Originally constructed in 1947, the Radar Test Facility, shown here Aug. 18, was built to test how radar waves interacted with different materials and structures, and housed the Air Force’s first anechoic chamber to carry out that research. Improved technology and mounting maintenance costs on the Barn, as it came to be known, ended its use for research but eventually allowed the 18th Intelligence Squadron to take up residence, using the space for training, maintenance, deployment preparation and morale events. (U.S. Air Force photo/Tech. Sgt. Scott Johnson)

WPAFB designated historical site still valued after 70 years

Members of the 18th Intelligence Squadron and guests from around the base gathered to celebrate the 70th anniversary of a Wright-Patterson Air Force Base landmark – Bldg. 821, located outside of Area B near Woodland Hills on the corner of National Road and McClellan Drive and affectionately known as the Barn.

The party was an opportunity to celebrate both an aged but valued structure and the 18th Intelligence Squadron, which has called the Barn home for nearly 20 years. The celebration was an idea of Staff Sgt. Evan Hofstadter, a space systems analyst with the 18th IS.


“At a squadron event in January, in the heritage room I happened to notice a picture of the Barn, stating they began construction April of 1947,” said Hofstadter. “I mentioned its 70th birthday was coming up. My commander overheard me and [Lt.] Col. [Amanda] McMillian thought it would be a good idea to throw it a party.”

McMillian, 18th IS commander, said the Barn has sheltered her people for a long time, allowing them to pursue their mission as an electronic warfare squadron. They provide electronic mission support, offering battlespace preparation for electronic attack partners and assess the effectiveness of electronic warfare and attacks, along with foreign satellite data collection.

“The 18th has had a presence here since the early 2000s, but the squadron flag didn’t move here until 2010,” McMillian said. “We needed to be paired with some of the subject matter experts at [the National Air and Space Intelligence Center]. That’s why Detachment 1 originally was placed here, and we had a lot of deployment equipment, so they said, ‘You probably need the barn.’ Today, we use it for deployment set-ups and we run exercises from here so that our guys can get practice setting up and tearing down our equipment, and we also do antennae maintenance in here.”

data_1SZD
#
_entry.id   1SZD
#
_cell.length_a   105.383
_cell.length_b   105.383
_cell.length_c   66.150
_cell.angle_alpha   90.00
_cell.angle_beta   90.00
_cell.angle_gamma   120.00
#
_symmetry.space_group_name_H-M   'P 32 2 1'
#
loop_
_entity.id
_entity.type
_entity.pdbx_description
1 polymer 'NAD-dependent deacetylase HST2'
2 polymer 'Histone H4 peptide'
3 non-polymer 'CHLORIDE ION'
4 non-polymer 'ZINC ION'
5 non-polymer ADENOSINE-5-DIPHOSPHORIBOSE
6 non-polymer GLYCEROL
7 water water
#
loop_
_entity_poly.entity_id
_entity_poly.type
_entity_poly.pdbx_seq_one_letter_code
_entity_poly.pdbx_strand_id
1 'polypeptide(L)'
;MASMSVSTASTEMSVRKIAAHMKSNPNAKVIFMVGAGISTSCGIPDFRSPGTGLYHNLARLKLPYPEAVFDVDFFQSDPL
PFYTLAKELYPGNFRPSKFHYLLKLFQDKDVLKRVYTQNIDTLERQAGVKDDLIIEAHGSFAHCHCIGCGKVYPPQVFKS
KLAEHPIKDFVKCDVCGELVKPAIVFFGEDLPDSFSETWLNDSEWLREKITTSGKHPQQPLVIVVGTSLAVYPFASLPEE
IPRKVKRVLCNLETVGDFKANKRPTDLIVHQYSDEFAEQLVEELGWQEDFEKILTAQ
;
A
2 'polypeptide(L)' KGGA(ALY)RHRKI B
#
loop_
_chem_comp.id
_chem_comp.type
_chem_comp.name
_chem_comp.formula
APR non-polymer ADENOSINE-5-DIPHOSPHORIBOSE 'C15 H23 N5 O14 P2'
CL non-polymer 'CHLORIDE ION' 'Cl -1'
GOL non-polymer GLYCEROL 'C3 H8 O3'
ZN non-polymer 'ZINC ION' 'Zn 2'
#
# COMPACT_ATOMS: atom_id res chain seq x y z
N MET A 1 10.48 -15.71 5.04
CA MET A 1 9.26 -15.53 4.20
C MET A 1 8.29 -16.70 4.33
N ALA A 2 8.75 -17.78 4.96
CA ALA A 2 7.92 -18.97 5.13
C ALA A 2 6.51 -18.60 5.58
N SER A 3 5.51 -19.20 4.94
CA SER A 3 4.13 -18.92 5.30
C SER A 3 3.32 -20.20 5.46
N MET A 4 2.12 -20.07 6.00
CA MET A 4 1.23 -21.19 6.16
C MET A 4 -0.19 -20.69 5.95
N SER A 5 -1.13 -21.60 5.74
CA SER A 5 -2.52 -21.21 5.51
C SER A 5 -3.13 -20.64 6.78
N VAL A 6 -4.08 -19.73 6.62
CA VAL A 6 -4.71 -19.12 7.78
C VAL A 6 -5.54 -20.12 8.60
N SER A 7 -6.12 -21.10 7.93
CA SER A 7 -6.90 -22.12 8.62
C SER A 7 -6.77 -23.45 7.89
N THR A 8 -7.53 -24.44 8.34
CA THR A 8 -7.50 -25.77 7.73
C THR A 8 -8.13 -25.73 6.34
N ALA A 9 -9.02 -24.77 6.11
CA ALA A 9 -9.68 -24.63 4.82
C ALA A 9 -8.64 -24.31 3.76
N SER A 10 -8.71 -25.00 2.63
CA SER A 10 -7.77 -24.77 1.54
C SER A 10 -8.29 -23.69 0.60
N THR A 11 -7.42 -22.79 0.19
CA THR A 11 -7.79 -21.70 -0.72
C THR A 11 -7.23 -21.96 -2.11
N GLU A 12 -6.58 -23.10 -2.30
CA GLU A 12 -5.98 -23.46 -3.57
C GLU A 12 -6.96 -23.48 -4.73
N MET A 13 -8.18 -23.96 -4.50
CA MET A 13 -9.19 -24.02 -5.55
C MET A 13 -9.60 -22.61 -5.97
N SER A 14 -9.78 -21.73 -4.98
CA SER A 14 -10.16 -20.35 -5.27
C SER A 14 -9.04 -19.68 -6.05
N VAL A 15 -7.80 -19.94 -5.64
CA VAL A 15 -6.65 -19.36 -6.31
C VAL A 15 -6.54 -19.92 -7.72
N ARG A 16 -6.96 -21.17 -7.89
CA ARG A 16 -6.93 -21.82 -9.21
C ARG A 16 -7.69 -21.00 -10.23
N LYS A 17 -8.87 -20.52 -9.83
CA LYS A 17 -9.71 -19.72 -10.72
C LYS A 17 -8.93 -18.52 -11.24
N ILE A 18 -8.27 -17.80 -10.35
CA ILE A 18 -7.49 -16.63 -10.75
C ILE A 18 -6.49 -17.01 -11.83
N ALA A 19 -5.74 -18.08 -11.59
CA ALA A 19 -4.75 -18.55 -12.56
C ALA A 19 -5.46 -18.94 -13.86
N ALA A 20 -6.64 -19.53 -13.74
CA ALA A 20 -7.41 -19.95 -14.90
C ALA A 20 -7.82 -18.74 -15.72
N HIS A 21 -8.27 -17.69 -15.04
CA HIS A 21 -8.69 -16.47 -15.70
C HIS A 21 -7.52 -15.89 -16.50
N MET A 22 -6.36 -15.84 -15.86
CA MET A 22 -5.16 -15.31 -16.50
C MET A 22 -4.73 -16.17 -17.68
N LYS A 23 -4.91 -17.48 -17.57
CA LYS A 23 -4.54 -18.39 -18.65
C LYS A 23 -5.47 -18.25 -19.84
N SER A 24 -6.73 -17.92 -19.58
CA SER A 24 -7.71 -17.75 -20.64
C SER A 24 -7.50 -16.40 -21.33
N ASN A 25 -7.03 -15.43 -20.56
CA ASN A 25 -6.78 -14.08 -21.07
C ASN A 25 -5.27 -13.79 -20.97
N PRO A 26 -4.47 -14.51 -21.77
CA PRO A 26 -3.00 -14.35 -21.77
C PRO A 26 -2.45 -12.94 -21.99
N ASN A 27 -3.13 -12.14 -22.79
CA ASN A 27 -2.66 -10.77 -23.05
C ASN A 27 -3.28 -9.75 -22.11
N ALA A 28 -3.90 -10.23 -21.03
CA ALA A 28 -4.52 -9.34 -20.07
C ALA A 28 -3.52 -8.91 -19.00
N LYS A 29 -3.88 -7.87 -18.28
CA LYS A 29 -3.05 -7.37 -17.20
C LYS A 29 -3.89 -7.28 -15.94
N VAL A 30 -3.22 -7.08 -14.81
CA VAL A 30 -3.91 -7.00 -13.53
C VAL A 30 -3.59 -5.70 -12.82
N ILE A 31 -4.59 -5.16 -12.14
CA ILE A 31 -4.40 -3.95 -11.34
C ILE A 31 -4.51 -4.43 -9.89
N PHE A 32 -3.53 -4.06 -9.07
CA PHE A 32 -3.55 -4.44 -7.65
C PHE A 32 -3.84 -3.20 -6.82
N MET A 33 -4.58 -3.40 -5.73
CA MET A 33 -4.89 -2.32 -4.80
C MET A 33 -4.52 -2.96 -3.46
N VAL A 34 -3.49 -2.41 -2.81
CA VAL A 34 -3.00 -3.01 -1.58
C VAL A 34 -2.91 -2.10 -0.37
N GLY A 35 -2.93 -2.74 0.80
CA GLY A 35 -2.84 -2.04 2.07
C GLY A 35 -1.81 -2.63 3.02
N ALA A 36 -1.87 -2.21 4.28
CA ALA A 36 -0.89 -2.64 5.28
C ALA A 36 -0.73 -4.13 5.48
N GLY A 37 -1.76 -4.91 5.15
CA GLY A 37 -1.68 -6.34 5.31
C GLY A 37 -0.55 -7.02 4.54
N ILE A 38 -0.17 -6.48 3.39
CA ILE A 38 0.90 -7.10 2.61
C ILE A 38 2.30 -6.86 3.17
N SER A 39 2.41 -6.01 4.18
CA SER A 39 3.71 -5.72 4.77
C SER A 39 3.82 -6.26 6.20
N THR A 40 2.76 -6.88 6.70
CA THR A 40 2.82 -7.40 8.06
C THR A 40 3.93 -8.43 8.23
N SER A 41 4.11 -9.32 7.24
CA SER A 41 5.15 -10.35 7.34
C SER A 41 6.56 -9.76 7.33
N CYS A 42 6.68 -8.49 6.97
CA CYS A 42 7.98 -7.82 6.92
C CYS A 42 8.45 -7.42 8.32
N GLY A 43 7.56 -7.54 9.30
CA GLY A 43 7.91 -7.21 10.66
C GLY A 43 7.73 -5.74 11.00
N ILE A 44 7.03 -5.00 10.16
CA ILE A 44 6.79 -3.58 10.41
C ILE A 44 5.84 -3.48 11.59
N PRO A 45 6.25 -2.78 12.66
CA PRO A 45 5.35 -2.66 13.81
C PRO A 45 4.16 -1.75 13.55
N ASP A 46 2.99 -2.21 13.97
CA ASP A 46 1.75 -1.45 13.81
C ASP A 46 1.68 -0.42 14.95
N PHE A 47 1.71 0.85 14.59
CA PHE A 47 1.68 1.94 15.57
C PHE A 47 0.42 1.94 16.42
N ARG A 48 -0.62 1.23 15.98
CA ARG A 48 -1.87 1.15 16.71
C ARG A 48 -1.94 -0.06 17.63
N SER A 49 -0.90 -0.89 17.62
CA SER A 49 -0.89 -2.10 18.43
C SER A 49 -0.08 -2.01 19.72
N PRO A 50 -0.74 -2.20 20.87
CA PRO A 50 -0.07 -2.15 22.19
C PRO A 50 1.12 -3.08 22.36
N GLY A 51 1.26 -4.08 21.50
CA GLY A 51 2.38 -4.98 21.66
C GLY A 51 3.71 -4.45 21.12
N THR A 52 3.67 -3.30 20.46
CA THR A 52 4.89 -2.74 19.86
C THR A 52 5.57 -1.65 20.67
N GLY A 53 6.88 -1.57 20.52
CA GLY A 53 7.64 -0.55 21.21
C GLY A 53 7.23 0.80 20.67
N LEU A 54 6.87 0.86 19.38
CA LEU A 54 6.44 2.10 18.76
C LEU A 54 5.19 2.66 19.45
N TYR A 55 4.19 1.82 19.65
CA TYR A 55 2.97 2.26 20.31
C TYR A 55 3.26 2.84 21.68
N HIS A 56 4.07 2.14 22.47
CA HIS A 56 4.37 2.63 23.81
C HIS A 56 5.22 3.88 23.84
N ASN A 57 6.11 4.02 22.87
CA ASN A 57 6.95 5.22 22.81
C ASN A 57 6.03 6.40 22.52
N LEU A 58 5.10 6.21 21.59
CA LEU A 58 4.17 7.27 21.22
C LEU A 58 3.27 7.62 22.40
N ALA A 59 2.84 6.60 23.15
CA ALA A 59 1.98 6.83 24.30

More than just a work space, Bldg. 821 has become a home for the members of the 18th IS.

“As a unit that works behind the green door, we don’t get to bring our families into our spaces to spend time with them,” McMillian said. “So we actually have a heritage room off to the side where you can see the history of the 18th as it’s evolved over time, and we actually bring the families out here and are able to conduct squadron activities. So we’re really using it as a place where we can come together as a unit.”

“Almost every squadron event we have is here,” said Hofstadter. “It’s a large venue but doesn’t feel intimidating. Especially as an intelligence unit, having a place where we can bring anybody is kind of liberating in a way, being able to bring them in here and show them what we do in an unclassified way. We’ve had holiday parties here and we do our promotions ceremonies here. It is the best home we could have found on base.”

The odd structure was originally purpose-built to study then-cutting edge radar technology in 1947, and its every design choice was made with research in mind. The structure runs 200 feet in length, with 13 arches spanning 80 feet and supporting the roof 78 feet above. Each of the three-and-three-quarter-ton arches relies on wooden pegs and glue rather than metal to ensure the planned research would have an ideal home.

In the early 1950s, William Bahret, the father of radar camouflage, designed and built the Air Force’s first anechoic chamber for analyzing radar echo in the completed Radar Test Building. Through the following decades Bahret and those who followed him studied how radar interacted with different materials, in forms ranging from aircraft and missiles to satellites. By the ’90s, though, technology had surpassed the Barn and mounting maintenance costs ended the facility’s use for research.

Now, in the hands of the 18th IS, cutting-edge work still happens under the arched roof.

“There’s a real tie in this building to advanced technology,” McMillian said. “That’s what they were working on in the late ’40s when they built this building, and in the ’50s and ’60s, really was advanced technologies. That’s what we do as a unit, so we use it for the same thing. It’s about answering the question: How do we keep up with our adversaries and maybe even get one step ahead of them?”

After working at Wright-Patterson for more than four years, Staff Sgt. Hofstadter recognizes just how valuable the Barn is.

“We’ve been here almost 20 years, and worn a lot of hats,” said Hofstadter. “None of it would be possible without being able to store things, being able to maintain our equipment, where we practice for deployment, and where we load the trucks when we mobilize. It is the heart of our operations.”

Thank you for reading the Dayton Daily News and for supporting local journalism. Subscribers: log in for access to your daily ePaper and premium newsletters.

Thank you for supporting in-depth local journalism with your subscription to the Dayton Daily News. Get more news when you want it with email newsletters just for subscribers. Sign up here.